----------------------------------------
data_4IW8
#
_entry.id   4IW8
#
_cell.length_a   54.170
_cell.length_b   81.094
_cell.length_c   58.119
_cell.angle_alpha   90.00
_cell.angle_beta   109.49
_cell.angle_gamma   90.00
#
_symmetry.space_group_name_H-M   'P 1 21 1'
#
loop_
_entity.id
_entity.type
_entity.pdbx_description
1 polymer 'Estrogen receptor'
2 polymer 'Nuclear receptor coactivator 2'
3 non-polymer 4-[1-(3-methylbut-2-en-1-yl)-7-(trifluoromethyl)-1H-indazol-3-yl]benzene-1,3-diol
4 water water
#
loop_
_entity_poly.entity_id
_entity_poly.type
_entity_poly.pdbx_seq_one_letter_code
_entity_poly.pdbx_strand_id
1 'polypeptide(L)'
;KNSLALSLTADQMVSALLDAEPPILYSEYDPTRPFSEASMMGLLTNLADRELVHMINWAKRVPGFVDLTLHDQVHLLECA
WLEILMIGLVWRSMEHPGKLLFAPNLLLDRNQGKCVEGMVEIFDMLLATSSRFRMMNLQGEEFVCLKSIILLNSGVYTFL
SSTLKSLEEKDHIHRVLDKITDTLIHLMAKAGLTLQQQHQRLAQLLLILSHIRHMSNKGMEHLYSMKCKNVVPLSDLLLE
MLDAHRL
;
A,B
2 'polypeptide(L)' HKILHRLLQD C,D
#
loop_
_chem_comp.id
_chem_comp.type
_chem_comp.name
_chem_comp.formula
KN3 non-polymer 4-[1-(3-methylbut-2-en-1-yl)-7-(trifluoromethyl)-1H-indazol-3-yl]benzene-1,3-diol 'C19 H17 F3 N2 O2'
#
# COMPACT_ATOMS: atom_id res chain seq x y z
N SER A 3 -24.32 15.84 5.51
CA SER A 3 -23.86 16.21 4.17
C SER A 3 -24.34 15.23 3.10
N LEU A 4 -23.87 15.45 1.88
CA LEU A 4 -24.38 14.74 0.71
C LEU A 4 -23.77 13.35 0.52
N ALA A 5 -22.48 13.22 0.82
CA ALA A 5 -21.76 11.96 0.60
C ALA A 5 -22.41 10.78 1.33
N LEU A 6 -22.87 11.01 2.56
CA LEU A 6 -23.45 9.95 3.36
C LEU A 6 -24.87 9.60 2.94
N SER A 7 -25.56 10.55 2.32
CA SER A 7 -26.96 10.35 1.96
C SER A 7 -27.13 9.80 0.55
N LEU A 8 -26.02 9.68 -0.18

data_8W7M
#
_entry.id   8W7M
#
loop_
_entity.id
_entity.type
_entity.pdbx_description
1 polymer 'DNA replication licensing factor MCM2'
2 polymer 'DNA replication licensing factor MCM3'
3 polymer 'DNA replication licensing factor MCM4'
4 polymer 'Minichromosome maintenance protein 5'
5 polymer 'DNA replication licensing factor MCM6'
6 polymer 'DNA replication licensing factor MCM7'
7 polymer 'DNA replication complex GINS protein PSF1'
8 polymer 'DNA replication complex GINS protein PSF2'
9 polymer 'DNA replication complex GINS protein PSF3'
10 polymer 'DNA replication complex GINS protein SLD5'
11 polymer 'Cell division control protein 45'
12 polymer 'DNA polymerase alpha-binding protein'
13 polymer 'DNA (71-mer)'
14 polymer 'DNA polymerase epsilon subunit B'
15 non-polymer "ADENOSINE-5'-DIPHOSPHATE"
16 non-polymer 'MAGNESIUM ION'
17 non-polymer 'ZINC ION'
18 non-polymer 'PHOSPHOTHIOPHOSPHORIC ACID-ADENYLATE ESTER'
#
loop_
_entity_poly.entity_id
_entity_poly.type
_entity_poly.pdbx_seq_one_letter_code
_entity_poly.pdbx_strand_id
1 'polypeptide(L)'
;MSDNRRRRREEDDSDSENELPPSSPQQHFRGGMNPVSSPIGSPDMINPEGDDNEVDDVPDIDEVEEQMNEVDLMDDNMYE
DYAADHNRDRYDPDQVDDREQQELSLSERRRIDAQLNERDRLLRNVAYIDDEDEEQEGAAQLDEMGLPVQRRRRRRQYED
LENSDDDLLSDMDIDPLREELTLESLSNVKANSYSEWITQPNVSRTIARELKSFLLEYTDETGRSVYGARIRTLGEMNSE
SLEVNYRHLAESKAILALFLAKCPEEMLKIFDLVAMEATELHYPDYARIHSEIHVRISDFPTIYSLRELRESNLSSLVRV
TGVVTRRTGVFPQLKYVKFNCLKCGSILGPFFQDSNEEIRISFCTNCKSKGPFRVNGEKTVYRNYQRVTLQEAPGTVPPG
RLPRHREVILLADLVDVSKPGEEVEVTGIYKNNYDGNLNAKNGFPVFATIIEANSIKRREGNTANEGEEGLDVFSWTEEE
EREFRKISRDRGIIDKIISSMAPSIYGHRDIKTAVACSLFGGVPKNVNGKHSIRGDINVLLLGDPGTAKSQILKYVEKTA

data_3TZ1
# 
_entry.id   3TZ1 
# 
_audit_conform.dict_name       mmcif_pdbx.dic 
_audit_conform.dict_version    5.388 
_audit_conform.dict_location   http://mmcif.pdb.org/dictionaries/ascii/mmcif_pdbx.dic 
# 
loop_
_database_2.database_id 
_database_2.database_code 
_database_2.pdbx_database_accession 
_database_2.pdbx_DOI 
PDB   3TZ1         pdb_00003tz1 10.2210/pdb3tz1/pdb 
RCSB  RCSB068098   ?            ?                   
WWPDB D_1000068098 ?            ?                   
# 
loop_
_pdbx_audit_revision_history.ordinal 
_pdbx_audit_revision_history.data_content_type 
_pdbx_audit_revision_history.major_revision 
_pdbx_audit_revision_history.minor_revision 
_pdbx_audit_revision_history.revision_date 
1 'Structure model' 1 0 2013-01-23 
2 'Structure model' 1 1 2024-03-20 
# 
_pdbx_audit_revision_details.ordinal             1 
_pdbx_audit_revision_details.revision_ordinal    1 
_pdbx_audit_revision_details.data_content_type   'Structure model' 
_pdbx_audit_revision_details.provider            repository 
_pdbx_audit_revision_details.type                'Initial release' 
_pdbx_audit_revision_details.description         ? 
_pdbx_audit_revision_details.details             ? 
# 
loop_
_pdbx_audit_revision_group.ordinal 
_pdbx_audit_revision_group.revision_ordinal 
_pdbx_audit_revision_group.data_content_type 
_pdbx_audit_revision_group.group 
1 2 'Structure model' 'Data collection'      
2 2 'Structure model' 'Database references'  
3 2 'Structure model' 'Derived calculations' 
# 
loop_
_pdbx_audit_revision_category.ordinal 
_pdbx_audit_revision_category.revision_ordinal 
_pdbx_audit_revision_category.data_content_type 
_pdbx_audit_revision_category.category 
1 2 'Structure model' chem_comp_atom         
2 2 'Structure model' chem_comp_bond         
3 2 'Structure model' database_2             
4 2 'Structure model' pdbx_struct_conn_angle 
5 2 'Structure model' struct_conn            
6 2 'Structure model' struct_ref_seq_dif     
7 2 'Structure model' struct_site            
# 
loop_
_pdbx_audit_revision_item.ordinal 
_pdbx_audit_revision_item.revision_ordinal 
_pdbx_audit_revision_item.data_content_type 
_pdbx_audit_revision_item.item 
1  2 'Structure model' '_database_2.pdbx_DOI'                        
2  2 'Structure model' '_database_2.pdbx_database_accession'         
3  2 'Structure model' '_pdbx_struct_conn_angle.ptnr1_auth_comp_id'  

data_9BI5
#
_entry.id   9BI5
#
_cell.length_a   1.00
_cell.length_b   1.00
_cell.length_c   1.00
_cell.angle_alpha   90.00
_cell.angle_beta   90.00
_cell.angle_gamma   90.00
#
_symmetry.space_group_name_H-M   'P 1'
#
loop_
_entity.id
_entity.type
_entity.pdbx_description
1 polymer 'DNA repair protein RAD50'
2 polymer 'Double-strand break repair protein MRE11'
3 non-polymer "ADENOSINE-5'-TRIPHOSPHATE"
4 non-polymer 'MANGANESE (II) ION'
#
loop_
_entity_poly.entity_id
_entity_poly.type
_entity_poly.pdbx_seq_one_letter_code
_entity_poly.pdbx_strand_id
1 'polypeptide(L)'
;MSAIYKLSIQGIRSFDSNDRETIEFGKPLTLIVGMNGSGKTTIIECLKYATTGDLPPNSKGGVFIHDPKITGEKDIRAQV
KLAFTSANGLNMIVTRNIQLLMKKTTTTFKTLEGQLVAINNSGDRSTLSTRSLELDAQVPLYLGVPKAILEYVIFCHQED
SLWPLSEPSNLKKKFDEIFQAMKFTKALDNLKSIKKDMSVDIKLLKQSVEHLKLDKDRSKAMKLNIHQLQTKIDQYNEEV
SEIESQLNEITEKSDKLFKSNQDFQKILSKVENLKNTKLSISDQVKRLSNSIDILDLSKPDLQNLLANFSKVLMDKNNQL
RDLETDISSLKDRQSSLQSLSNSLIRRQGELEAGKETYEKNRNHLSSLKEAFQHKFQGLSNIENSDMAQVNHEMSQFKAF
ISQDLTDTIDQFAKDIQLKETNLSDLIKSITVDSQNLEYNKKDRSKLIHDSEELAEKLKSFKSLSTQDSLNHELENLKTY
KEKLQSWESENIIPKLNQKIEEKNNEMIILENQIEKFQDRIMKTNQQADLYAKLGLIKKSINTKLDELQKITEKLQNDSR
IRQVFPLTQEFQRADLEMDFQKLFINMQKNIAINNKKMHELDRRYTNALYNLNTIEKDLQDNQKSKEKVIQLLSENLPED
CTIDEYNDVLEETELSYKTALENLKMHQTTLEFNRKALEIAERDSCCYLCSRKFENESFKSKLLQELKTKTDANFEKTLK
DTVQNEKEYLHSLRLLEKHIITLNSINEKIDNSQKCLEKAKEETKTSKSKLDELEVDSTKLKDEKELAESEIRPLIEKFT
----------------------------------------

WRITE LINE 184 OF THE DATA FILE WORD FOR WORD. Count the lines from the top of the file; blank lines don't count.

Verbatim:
3 non-polymer "ADENOSINE-5'-TRIPHOSPHATE"